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# Camera Work: Fractals and Mandalas

Camera Work: Fractals and Mandalas.

In 1987, my whole visual world turned upside down and inside out. Simultaneously and sequentially. I discovered Fractals, when I became aware of a book by James Gleick “Chaos: The Making of a New Science”

What is a fractal? The term was coined by Benoit Mandelbrot, a mathematician for IBM in his groundbreaking work culminating with the publication of “The Fractal Geometry of Nature” 1977. Mandelbrot used the term “fractal” as it derived from the Latin word “fractus”, defined as broken or shattered glass.
https://en.wikipedia.org/wiki/Benoit_Mandelbrot

I spent the next few years curled up with subject matter and started to write. I had no computer, but I did have an ancient computer typewriter called Magnevox VideoWriter which I got from my daughter after her graduation from OSU. It used a proprietary software, saving documents on a floppy disk which only could be read from that machine, which, of course, failed during my writing spree. I managed to make hard copies of most of it but not all.
https://en.wikipedia.org/wiki/VideoWriter

One of the outcomes was the realization that nature is fractal, the characteristics of which is self similarity at different scales. The classic example is the fern whose plant structure repeats itself as one looks closer, stating with the plant, going to the individual stem to the leaf and beyond. Mathematically, the fractal patterns are marvelous, starting, for instance, from the basic triangle repeating itself in greater complexity until one arrives at a snowflake.
https://en.wikipedia.org/wiki/Koch_snowflake

A fractal is non-Eucidean, that is it cannot be mathematically defined using Euclidean geometry. It therefore exists between Euclidean dimensions; a fractal dimension does not have to be an integer.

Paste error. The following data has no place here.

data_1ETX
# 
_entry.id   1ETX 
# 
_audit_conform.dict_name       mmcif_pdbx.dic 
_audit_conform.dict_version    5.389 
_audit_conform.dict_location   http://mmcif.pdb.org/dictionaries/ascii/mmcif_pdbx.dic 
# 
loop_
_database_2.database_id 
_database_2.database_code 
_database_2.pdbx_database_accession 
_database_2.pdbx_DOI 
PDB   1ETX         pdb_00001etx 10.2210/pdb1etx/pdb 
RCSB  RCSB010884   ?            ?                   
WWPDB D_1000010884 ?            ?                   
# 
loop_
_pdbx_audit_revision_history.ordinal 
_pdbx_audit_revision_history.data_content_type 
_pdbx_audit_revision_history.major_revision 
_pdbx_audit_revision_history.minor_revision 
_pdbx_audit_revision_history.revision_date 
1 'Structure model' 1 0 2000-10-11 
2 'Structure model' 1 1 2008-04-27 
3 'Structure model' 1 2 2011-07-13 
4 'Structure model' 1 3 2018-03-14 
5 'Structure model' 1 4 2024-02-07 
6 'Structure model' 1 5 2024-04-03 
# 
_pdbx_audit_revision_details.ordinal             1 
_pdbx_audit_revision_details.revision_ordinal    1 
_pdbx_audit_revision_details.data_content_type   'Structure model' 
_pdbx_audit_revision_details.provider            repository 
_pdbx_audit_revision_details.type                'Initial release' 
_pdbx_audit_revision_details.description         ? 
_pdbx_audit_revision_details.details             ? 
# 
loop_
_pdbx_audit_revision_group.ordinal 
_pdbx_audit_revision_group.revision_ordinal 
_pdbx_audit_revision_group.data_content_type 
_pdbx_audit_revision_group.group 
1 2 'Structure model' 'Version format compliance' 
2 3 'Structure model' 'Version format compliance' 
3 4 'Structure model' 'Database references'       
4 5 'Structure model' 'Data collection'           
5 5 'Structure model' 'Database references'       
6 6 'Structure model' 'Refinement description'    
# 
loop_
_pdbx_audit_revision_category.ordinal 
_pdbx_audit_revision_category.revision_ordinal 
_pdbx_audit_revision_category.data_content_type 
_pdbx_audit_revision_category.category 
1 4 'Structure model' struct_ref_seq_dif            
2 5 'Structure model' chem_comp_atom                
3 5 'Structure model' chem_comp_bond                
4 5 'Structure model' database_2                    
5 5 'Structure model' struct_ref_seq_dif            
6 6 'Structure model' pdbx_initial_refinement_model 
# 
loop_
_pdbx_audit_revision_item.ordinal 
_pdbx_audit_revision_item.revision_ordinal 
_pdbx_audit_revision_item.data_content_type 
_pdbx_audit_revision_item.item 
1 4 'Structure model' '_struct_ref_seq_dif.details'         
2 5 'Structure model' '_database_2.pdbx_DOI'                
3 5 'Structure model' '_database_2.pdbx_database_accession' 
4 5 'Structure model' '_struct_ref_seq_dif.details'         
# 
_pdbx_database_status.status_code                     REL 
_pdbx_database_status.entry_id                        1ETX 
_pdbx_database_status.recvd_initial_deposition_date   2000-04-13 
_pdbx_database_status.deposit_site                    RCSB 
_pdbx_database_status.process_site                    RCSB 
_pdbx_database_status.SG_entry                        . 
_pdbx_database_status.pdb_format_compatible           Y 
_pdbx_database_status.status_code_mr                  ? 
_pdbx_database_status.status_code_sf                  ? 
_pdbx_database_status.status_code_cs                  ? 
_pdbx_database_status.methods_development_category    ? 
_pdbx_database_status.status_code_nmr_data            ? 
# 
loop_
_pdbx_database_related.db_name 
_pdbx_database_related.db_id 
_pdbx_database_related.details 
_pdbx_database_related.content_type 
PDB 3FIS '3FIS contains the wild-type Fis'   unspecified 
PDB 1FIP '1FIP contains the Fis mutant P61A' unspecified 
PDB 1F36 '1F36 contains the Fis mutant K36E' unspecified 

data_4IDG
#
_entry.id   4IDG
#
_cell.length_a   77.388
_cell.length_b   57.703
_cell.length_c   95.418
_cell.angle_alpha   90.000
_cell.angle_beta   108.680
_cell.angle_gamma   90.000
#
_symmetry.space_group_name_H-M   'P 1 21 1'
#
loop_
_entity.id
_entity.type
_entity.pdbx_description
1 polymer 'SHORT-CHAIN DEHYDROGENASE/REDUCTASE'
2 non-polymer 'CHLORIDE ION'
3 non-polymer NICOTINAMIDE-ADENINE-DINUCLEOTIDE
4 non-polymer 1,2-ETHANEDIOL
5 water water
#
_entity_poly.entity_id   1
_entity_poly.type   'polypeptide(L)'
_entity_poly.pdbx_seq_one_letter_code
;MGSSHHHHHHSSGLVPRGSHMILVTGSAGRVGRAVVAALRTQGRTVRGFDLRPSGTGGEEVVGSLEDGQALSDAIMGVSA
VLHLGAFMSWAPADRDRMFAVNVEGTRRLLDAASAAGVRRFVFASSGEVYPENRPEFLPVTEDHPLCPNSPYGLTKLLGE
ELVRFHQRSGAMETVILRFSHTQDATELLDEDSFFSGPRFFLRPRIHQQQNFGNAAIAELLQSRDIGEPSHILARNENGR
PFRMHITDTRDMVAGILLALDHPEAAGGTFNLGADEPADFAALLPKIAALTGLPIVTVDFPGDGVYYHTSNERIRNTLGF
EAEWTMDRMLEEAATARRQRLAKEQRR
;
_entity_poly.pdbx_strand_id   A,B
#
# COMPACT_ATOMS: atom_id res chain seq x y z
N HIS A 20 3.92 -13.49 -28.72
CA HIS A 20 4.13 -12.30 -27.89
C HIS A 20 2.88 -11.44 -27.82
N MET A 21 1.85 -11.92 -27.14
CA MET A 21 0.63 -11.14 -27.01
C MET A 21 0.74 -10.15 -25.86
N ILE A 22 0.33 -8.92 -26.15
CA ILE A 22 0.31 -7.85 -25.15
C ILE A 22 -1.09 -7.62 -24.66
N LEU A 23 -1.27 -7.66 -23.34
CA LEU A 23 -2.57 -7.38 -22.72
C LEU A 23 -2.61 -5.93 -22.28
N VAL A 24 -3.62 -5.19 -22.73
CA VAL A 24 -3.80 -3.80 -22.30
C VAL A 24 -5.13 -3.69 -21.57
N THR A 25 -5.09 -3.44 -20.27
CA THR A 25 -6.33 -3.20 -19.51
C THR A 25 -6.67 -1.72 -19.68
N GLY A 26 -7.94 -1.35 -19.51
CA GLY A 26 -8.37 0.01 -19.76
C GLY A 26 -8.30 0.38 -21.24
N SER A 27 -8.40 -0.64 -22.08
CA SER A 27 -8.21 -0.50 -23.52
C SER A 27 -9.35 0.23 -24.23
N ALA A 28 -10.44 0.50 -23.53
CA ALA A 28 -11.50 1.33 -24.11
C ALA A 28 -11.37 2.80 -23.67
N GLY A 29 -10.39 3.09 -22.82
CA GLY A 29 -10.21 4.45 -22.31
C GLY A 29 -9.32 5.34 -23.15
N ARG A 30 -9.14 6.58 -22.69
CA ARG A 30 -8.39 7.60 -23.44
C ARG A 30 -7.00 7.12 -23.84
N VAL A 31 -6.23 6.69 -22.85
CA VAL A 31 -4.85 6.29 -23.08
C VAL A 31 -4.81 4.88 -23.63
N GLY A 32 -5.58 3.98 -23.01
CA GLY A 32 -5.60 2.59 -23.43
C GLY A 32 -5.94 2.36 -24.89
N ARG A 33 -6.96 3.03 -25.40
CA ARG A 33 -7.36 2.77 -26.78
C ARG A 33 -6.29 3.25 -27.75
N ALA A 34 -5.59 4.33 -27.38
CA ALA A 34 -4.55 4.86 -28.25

https://en.wikipedia.org/wiki/Fractal_dimension.

All this became a revelation, no, more like an annunciation! I now had a name for the complexity with which I worked my images. I began to look for another way of working. After all, the photo does exist in Euclidean space; it is a rectangle. I first considered breaking up the edges, but abandoned that quickly. What I did was to re-evaluate how to find significant images when photographing. Instead of carefully looking for compositions a la Adams and Weston, I began to sweep the scene with the camera, allowing the eye to say “Stop”! and click the shutter. I even went so far as to set the camera on a tripod, sweep the space, expose, then kick the tripod enough to mess up the composition and try again. It worked. The before and after frames matched very well.

Many mathematical models emerged, including one called Cantor dust.
https://en.wikipedia.org/wiki/Cantor_set

This is a similar concept, although a math friend did squirm a bit when I labeled it Cantor Dust.

Finally, another shape manifested itself called a Strange Attractor:
https://en.wikipedia.org/wiki/Attractor
http://www.hudechrome.com/#!/portfolio/C0000llrNgXTzzc8/G0000G5Yk3cCtY0I/I0000y8heczxaGmU

But what of the lead in image? How does it qualify? This image is composed of an iteration of a single image by flipping, matching, flipping and matching again, then with each iteration a layer in Photoshop , messing with color and other parameters. The significant factor is self-similarity, which as defined in fractal sets, one will find at the center. Not mathematically perfect mind you but enough to be startling when it occurs.

This barely scratched the surface. I have my work included in a publication called “Fractals: The Patterns of Chaos” by John Briggs
http://www.philologos.org/guide/books/briggs.john.htm

It’s still available. I recommend it.

The Mandala concept came well after the exploration of Chaos. I did many of these, and the one here is probably the closest I have come to matching a mandala to fractal dimension.